BY: ELLEN ONUGHA ESQ
Women are mothers of nations and generations. To groom a woman is to build a nation. Women are great influencers of positive changes. A nation that neglects women is a fallen nation.
If a woman can take charge of a position as vital and sensitive as home caretaking, there is no doubt that she would do as good in society management/societal issues, hence women are better positioned for decision making. The participation of women in governance has been hindered by cultural barriers that cannot be addressed in any way other than through cultural reorientation. These barriers have caused sexual harassment of women at workplaces, and have also instilled a sense of insufficiency and incapability in women.
In Nigeria, women constitute nearly half of the population of the country. Also in Nigeria, 51% of women are involved in voting during elections. Despite these, women are greatly underrepresented in both elective and appointive positions. In line with the declaration made at the Fourth World Conference on women in Beijing which advocated 30% AffirmativeAction, the extant National Gender Policy (NGP) of Nigeria, recommended 35% AffirmativeAction instead and sought for a more inclusive representation of women with at least 35% of both elective political and appointive public service positions respectively.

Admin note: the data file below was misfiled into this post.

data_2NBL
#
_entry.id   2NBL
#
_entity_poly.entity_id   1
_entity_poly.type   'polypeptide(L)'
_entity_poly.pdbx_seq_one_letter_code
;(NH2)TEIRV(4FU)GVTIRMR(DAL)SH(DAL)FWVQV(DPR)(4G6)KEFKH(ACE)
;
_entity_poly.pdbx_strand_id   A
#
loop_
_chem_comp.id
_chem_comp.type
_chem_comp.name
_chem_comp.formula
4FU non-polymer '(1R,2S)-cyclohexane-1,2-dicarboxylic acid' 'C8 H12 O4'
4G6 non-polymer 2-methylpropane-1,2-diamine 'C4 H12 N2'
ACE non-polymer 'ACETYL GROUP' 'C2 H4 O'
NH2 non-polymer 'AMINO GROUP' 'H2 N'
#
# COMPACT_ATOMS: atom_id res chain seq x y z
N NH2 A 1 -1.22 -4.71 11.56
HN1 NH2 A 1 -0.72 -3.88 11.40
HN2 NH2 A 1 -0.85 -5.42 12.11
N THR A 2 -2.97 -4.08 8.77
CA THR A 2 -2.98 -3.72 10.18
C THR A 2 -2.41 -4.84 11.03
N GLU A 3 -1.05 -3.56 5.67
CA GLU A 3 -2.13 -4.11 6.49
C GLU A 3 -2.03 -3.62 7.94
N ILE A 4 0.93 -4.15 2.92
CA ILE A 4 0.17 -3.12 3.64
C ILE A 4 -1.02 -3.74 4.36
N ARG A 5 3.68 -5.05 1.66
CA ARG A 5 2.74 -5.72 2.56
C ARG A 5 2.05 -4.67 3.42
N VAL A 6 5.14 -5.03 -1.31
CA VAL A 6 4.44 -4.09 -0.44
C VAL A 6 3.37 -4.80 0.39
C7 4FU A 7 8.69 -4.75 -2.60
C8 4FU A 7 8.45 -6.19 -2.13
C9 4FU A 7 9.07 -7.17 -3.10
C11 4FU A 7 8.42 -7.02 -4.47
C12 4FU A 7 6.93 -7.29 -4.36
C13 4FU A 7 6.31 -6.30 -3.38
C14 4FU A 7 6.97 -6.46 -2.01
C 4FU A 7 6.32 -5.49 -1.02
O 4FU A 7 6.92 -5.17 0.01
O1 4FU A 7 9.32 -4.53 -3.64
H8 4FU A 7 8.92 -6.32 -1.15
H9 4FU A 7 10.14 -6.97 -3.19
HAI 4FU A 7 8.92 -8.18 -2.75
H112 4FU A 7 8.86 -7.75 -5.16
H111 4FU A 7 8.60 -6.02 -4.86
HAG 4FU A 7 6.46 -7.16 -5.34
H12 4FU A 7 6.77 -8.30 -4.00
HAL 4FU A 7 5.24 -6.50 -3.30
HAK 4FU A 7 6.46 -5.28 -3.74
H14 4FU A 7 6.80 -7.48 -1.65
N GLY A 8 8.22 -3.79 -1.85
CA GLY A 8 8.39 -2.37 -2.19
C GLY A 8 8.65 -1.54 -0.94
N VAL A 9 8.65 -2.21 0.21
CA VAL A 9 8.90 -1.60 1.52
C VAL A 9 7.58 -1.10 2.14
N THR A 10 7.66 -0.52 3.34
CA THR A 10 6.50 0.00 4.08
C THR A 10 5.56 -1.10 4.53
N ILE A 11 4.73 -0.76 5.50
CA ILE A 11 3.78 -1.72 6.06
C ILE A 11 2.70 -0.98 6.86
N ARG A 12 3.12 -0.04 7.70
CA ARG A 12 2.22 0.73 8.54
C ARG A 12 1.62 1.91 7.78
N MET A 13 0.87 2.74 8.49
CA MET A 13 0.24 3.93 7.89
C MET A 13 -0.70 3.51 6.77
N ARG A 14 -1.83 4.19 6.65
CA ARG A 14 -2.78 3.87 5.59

Statistics show that overall women’s political representation in government of Nigeria is less than 7%, showing that Nigeria has not attained 30% affirmative action as prescribed by the Beijing Platform action, not to mention her personal undertaking to exceed the world AffirmativeAction by 5%.
The under-representation of women in political participation gained root due to the patriarchal practice inherent in our society, much of which was obvious from the pre-colonial era to date.
In the last election, out of 22 female vice-presidential candidates, 232 female senatorial and 532 female House of Representative’s standard-bearers, who contested, only 7 made it to the senate and 22 to the House of Representatives. Comparing this to the U.S.A and China, the positions are disparate.
Globally, it has been recognized that inclusivity in political participation is a fundamental aspect of modern democracy. Improved representation of women has been shown to have benefits such as improved policy changes, economic growth, enhanced peacebuilding, and a more egalitarian society.
One can see that countries, where women are part of the decision-making process, are more prone to succeed.
Cultural beliefs from justifying domestic violence, to considering it unacceptable for women to work outside the home need to shift for women to improve their statuses.
The suggestion above has not the intention of recognizing the need for continuous awareness of young women who they are and what they can achieve.
Women who have political experience or are in politics should see it as a duty to groom young women while integrating them into their political spaces.
For a proper understanding of the word “Development”, one needs to think “Inclusivity”. We cannot pretend to not understand what is evident as a solution to our problem as a nation.
The disenfranchisement of women in politics is intentional, and it must be with intentions too that we make amends.